Bar Kokhba's revolt

From Academic Kids

Template:Jew Bar Kokhbas revolt (132-135 CE) against the Roman Empire, also known as The Second Jewish-Roman War or The Second Jewish Revolt, was a second major rebellion by the Jews of Judea. Alternatively, some sources call it The Third Revolt, counting also the riots of 115-117, the Kitos War, suppressed by the Senator Lucius Quietus who governed the province at the time.



After the destruction of Jerusalem in 70 CE as a result of the failed Great Jewish Revolt, the Sanhedrin at Yavne provided spiritual guidance for the Jewish nation, both in Judea and throughout the diaspora.

The Roman authorities took precautions against the rebellious province. Instead of a procurator, they installed a praetor as a governor and stationed an entire legion, X Fretensis.

In 130 CE, Emperor Hadrian visited the ruins of Jerusalem. At first sympathetic towards the Jews, Hadrian promised to rebuild the city, but the Jews felt betrayed when they found out that his intentions were to rebuild the Jewish holiest city as a pagan metropolis, and a new pagan temple on the ruins of the Second Temple was to be dedicated to Jupiter.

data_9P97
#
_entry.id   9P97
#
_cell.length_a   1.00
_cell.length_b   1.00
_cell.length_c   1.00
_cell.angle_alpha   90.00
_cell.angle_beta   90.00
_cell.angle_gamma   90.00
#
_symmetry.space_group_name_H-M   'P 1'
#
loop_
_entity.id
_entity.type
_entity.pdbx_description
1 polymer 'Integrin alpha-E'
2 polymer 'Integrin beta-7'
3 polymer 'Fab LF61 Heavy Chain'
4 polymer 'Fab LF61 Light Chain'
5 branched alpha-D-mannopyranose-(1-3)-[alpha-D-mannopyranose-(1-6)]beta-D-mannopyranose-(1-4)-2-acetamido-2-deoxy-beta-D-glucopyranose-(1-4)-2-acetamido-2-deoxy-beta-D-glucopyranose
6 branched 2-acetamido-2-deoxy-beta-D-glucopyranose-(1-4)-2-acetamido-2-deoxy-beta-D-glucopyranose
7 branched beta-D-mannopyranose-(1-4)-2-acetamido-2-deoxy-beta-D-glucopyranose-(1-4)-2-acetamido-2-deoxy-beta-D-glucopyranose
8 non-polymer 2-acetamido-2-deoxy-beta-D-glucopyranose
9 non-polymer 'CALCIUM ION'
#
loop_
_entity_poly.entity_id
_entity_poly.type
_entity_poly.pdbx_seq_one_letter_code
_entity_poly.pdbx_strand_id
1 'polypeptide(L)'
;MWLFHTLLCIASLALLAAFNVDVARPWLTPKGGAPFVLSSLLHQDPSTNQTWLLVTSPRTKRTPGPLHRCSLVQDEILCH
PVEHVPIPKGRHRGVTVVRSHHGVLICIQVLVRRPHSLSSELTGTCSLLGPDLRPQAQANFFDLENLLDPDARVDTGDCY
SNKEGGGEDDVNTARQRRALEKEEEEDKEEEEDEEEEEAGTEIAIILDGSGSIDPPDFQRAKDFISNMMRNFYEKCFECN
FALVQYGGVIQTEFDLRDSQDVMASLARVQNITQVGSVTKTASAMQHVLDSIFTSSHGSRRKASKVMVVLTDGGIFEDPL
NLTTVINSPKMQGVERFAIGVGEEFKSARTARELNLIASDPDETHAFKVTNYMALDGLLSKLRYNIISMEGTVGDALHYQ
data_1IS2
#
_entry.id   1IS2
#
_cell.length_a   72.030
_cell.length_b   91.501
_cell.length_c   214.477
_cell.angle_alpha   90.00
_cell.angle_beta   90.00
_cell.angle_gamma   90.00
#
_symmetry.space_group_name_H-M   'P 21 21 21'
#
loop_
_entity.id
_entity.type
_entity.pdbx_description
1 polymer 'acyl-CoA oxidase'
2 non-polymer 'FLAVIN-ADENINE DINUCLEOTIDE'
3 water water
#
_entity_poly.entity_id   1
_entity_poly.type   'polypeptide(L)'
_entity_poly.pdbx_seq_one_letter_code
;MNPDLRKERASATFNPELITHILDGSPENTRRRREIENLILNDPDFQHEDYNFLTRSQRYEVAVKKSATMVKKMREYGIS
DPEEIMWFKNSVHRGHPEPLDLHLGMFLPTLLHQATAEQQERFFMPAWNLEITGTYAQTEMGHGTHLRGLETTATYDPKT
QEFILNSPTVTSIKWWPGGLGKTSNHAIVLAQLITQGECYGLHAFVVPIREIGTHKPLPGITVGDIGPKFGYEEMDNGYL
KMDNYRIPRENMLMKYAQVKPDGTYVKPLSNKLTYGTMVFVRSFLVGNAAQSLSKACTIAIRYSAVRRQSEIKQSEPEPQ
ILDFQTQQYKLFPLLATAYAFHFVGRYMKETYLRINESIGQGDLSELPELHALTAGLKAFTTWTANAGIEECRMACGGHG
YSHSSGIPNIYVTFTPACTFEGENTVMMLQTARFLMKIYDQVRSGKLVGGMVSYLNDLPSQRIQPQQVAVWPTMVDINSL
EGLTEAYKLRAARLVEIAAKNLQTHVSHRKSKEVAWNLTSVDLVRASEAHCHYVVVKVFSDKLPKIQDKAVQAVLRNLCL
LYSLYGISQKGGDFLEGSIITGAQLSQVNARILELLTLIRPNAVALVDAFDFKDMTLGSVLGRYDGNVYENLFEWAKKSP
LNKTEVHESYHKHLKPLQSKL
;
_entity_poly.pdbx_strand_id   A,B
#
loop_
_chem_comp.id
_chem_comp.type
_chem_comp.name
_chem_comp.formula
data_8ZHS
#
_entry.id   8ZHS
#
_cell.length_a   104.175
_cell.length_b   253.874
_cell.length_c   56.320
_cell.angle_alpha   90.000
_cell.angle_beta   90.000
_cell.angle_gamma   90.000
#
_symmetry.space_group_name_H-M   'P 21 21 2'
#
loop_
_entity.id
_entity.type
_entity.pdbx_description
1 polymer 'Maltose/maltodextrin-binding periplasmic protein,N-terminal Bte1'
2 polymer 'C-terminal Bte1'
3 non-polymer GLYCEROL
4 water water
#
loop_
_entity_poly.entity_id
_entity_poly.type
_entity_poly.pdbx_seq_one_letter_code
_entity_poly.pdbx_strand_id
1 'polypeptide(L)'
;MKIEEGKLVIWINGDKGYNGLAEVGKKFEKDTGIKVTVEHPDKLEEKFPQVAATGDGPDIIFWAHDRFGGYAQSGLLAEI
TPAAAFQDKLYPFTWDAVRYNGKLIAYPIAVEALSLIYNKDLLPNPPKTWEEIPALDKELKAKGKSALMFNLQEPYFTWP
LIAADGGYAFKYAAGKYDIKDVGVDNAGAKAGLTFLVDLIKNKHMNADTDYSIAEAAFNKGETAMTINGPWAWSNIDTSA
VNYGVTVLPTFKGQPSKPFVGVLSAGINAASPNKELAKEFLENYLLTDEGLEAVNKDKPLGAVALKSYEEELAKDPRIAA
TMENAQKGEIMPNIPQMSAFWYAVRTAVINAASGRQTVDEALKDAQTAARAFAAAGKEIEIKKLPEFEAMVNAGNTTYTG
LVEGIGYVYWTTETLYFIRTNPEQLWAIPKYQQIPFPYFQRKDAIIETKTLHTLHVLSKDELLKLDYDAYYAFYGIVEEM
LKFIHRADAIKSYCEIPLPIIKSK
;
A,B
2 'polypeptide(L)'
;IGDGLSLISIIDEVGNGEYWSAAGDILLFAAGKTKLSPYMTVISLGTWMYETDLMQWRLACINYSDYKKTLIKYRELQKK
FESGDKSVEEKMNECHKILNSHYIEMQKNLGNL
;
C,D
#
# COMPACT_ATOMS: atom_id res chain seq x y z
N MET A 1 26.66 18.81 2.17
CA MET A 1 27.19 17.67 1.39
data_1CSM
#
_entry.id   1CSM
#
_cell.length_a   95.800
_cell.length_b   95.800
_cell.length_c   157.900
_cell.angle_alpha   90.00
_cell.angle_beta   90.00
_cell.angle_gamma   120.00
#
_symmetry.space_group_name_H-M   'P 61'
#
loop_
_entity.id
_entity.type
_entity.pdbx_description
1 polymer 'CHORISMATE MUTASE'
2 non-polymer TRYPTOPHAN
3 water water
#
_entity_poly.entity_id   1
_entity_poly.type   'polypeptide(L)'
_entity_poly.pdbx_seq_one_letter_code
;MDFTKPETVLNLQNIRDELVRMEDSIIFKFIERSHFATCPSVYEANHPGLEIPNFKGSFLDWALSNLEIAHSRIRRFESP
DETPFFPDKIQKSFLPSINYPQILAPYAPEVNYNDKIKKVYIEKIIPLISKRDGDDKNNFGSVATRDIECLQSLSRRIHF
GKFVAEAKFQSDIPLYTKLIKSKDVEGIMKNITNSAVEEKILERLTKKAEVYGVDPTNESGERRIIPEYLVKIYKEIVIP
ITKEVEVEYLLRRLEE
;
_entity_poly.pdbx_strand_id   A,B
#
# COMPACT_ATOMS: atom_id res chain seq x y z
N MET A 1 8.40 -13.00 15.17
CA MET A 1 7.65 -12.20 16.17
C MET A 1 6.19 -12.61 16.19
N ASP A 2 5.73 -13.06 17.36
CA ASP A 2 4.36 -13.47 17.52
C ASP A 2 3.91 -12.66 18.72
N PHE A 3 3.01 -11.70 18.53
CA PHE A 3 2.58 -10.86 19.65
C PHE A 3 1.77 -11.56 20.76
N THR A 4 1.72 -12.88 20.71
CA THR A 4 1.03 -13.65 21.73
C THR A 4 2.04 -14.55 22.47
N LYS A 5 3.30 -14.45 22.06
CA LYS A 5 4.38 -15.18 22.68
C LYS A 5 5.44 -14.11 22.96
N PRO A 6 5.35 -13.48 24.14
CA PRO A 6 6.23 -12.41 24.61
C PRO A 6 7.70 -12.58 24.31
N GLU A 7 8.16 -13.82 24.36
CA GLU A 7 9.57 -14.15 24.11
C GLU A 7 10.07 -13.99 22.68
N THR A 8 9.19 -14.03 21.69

An additional legion, VI Ferrata, was stationed in the province to maintain order and the works commenced in 131 CE, after the governor of Judaea Tineius Rufus performed the foundation ceremony of Aelia Capitolina, the citys projected new name. "Ploughing up the Temple" was a religious offense that turned many Jews against the Roman authorities. The tensions grew higher when Hadrian abolished circumcision (brit milah), which he, an avid Hellenist, viewed as mutilation. A Roman coin inscribed Aelia Capitolina was issued in 132 CE.


The Jewish sage Rabbi Akiva convinced the Sanhedrin to support the impending revolt and regarded the chosen commander Simon Bar Kokhba the Jewish Messiah, according to the verse from Numbers 24:17: "There shall come a star out of Jacob" ("Bar Kokhba" means "son of a star" in Aramaic language).

At the time, Christianity was still a minor sect of Judaism and most historians believe that it was this messianic claim that alienated many Christians (who believed that the true messiah was Jesus) and sharply deepened the schism.

The Jewish leaders carefully planned the second revolt to avoid numerous mistakes that plagued the first one sixty years earlier. In 132 CE, it quickly spread from Modi'in across the country, cutting off the Roman garrison in Jerusalem.

"The Era of the redemption of Israel"

Bar Kokhba's tetradrachm. : the Temple with the rising star. : the text reads: "Year one of the redemption of Israel"
Bar Kokhba's tetradrachm. Obverse: the Temple with the rising star. Reverse: the text reads: "Year one of the redemption of Israel"

A sovereign Jewish state was restored for two and a half years that followed. The functional civil administration was headed by Simon Bar Kokhba, who took the title Nasi Israel (ruler of Israel). The "Era of the redemption of Israel" was announced, contracts were signed and coins were minted with corresponding inscriptions (some were overstruck over Roman silver coins).